My ex and I got Parker in part because every morning we could see a doggy play group right outside our bedroom window. Here's Parker, 14 years ago today, having a great time there:

Today we went back to the same park. Parker initially wanted to go into the building where we lived back then, so I had to explain that someone else lives there now. Once in the park, though, he forgot all that and just strolled around with a happy look on his face:

Today was a good day for him, except for the parts where he pooped in his bed around 2am and in the bathroom around 9am. He seemed to have a great time sniffing all the old places he used to play. I suspect that he remembered the terroir of the park, but he might have remembered its appearance as well. And as I said, he definitely remembered the building. (Here's another post about the dog park, when Parker met the sweet Rottweiller who wanted to play a bit rougher than my puppy did.)

He's sound asleep now, despite the Roomba whirring around the place, and he's likely to stay that way for the rest of the afternoon unless the Roomba bumps into him. As good as today was, it's likely tomorrow won't be, as he really exhausted himself this afternoon. But we'll see. He's happy, which is all that matters at this point.

It's the end of October as we know it (and I feel fine)

Milestones today:

Also, this is the 600th post on the Daily Parker since last November 1st, and the 7,600th since May 1998. In each of the last 6 months, the 12-month running total has hit a new record, mainly because if I post once more today, this will be the 8th month in a row of 50+ posts. In the 22-year history of this blog, I've only posted 50+ posts 13 times, including those 8. So in future, when I look back on 2020, I'll have at least one good thing to talk about.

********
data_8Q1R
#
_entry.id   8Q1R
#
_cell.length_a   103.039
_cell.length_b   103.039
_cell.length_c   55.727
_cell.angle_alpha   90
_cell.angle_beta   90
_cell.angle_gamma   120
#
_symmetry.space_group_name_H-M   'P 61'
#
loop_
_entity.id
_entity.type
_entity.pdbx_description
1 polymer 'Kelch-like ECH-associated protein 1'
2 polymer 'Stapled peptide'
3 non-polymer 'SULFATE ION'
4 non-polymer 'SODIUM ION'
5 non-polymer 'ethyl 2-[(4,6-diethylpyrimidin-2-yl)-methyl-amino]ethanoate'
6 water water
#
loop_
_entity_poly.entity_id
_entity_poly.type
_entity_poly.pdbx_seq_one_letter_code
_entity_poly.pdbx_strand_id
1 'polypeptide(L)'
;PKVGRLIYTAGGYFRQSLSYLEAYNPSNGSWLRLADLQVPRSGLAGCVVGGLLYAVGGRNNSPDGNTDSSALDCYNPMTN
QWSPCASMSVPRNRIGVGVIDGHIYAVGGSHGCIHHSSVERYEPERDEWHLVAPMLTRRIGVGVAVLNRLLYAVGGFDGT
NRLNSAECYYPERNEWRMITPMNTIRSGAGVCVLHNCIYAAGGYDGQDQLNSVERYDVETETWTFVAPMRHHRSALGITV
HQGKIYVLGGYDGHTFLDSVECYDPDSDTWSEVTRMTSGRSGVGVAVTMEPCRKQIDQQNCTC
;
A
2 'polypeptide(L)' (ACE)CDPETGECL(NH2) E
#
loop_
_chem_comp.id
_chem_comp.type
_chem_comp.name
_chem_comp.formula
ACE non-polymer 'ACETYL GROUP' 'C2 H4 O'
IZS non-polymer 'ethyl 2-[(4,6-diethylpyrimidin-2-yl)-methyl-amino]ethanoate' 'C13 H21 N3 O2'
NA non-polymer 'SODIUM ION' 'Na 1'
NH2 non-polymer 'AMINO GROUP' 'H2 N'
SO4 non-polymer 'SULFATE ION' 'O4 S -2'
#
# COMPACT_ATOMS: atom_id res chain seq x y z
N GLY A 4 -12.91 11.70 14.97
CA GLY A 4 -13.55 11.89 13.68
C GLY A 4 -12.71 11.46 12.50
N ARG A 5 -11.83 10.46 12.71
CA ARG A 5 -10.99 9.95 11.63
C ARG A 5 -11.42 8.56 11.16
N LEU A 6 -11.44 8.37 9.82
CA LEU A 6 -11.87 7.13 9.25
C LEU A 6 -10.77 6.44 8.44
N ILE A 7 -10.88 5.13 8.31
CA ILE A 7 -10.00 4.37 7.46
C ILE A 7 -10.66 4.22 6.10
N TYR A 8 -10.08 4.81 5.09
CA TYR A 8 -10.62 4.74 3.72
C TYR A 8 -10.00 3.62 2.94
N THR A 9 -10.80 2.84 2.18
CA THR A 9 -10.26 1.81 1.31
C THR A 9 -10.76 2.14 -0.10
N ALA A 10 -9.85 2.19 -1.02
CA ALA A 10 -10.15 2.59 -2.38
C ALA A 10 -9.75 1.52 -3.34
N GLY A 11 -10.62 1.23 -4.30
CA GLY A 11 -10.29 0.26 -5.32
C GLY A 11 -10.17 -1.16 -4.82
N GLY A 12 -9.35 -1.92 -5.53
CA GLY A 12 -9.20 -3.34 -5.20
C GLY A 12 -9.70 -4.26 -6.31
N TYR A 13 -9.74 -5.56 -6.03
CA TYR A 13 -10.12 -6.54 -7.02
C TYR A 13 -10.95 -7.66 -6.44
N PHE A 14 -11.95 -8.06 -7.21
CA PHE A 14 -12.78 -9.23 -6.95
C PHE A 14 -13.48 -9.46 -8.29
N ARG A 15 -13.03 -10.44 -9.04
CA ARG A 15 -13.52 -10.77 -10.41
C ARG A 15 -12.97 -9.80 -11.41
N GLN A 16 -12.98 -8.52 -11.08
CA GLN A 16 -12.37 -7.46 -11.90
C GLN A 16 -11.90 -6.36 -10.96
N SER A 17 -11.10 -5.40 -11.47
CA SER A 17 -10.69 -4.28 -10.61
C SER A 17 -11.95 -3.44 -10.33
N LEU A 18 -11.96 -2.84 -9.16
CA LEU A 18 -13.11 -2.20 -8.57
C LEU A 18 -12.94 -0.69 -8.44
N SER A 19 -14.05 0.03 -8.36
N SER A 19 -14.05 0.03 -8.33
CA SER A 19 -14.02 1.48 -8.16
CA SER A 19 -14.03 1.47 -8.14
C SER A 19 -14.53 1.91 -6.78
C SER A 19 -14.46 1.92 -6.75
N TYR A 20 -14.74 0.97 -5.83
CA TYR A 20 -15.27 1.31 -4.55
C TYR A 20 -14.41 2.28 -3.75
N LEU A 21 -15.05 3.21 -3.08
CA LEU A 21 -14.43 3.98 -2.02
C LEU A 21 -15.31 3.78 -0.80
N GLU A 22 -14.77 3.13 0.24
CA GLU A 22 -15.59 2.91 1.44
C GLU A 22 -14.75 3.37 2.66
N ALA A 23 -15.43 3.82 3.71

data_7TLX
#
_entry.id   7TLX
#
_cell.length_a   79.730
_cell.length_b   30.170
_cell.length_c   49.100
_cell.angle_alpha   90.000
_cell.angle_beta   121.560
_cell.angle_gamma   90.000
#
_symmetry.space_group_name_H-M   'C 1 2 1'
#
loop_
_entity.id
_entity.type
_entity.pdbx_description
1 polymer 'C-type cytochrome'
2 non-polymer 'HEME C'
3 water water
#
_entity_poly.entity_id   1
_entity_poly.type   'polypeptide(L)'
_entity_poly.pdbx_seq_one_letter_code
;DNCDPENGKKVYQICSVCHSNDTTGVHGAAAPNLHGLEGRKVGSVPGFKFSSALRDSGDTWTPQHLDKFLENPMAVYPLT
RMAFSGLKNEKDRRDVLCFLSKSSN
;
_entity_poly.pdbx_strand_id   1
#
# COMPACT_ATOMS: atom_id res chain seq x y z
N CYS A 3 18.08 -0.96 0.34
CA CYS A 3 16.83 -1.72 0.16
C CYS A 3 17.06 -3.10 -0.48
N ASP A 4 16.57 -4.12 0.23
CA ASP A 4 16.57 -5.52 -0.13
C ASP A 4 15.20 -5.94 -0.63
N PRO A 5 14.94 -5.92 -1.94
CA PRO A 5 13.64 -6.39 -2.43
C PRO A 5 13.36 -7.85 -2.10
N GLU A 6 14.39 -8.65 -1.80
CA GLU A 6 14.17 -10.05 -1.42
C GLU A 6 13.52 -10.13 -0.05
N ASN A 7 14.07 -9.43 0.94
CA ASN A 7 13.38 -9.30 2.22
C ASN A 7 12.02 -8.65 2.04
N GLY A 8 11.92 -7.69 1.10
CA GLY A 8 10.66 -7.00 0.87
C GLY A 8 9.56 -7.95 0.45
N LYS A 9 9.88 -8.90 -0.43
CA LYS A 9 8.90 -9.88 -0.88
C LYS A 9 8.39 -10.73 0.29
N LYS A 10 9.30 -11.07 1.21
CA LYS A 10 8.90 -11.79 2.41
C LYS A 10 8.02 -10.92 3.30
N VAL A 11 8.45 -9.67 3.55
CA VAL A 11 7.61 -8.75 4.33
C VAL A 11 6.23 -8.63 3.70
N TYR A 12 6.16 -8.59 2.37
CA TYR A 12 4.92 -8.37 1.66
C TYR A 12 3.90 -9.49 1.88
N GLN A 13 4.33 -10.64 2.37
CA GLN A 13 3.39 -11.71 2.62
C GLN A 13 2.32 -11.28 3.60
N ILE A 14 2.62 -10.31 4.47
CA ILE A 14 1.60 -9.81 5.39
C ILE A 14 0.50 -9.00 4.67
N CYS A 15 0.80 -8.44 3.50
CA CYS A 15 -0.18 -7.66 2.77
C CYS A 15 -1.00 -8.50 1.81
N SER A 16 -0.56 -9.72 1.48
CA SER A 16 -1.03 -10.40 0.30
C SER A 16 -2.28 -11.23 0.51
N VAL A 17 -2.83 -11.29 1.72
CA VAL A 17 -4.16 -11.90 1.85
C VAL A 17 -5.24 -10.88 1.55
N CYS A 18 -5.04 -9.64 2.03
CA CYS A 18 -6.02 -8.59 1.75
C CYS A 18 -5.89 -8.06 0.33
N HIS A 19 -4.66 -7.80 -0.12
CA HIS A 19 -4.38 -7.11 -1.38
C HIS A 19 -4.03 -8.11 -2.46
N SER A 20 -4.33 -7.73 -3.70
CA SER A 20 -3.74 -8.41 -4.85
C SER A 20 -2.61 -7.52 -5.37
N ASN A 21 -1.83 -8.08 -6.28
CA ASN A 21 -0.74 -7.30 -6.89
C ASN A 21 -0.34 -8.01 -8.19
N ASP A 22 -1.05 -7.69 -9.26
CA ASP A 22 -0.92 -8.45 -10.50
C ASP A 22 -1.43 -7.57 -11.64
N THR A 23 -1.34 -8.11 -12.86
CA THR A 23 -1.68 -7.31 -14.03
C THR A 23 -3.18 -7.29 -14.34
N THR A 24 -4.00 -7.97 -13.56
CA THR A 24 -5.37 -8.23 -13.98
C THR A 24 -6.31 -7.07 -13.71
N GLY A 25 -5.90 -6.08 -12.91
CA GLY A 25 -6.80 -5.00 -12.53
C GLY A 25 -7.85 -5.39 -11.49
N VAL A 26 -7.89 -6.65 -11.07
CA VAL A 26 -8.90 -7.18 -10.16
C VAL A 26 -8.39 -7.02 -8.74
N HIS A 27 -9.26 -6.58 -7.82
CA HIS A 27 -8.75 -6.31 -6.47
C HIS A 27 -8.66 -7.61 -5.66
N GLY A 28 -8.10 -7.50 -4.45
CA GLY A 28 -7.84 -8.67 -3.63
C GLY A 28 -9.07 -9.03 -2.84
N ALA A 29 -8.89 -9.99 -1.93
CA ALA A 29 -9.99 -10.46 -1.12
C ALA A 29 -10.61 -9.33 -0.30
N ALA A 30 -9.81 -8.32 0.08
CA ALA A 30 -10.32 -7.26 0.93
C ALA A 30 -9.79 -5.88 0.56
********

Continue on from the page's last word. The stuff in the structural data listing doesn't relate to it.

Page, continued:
One week to go

The first polls close in the US next Tuesday in Indiana at 6 pm EST (5 pm Chicago time, 22:00 UTC) and the last ones in Hawaii and Alaska at 7pm HST and 8pm AKST respectively (11 pm in Chicago, 05:00 UTC). You can count on all your pocket change that I'll be live-blogging for most of that time. I do plan actually to sleep next Tuesday, so I can't guarantee we'll know anything for certain before I pass out, but I'll give it the college try.

Meanwhile:

  • The US Senate confirmed Amy Coney Barrett to the Supreme Court last night by a vote of 52-48, with only Susan Collins (R-ME) joining the Democrats. It's the first time since Reconstruction that the Senate confirmed an Associate Justice with no votes from the opposition party. And in the history of our country, only two people have been confirmed by a smaller margin: Brett Kavanaugh and Clarence Thomas. I'm sure the three of them will continue to fight for bipartisanship and good jurisprudence as strongly as they ever have.
  • Emma Green points out "the inevitability of Amy Coney Barrett," because the Republicans don't care. And Olivia Nuzzi brings us the story of "the tortured self-justification of one very powerful Trump-loathing anonymous Republican."
  • Bill McKibben reminds us "there's nothing sacred about nine justices; a livable planet, on the other hand..."
  • Speaking of the planet, Tropical Storm Zeta became Hurricane Zeta last night. The 2020 season has now tied the all-time record for the number of named Atlantic storms set in January 2006, and it's only October.
  • Bars and restaurants in suburban Cook County have to close again tomorrow as statewide Covid-19 cases exceed 4,500 on a rolling 14-day average. Some parts of the state have seen positivity rates over 7.5% in the last couple of weeks. My favorite take-out Chinese place down by my office is also closing for the winter, which I understand but which still saddens me.
  • The Washington Post asked TV screenwriters how 2020 should end.
  • In one small bit of good news, the Food and Drug Administration has finally agreed that whisky is gluten-free, as gluten does not evaporate in the distilling process and so stays in the mash.

Finally, from a reader in Quebec comes a tip about violent clashes between a Canadian First Nation, the Mi'kmaw tribe of Nova Scotia, and local commercial fishermen over First Nations lobster rights. If you think Canada is a land without racism, well...they're just more polite about it.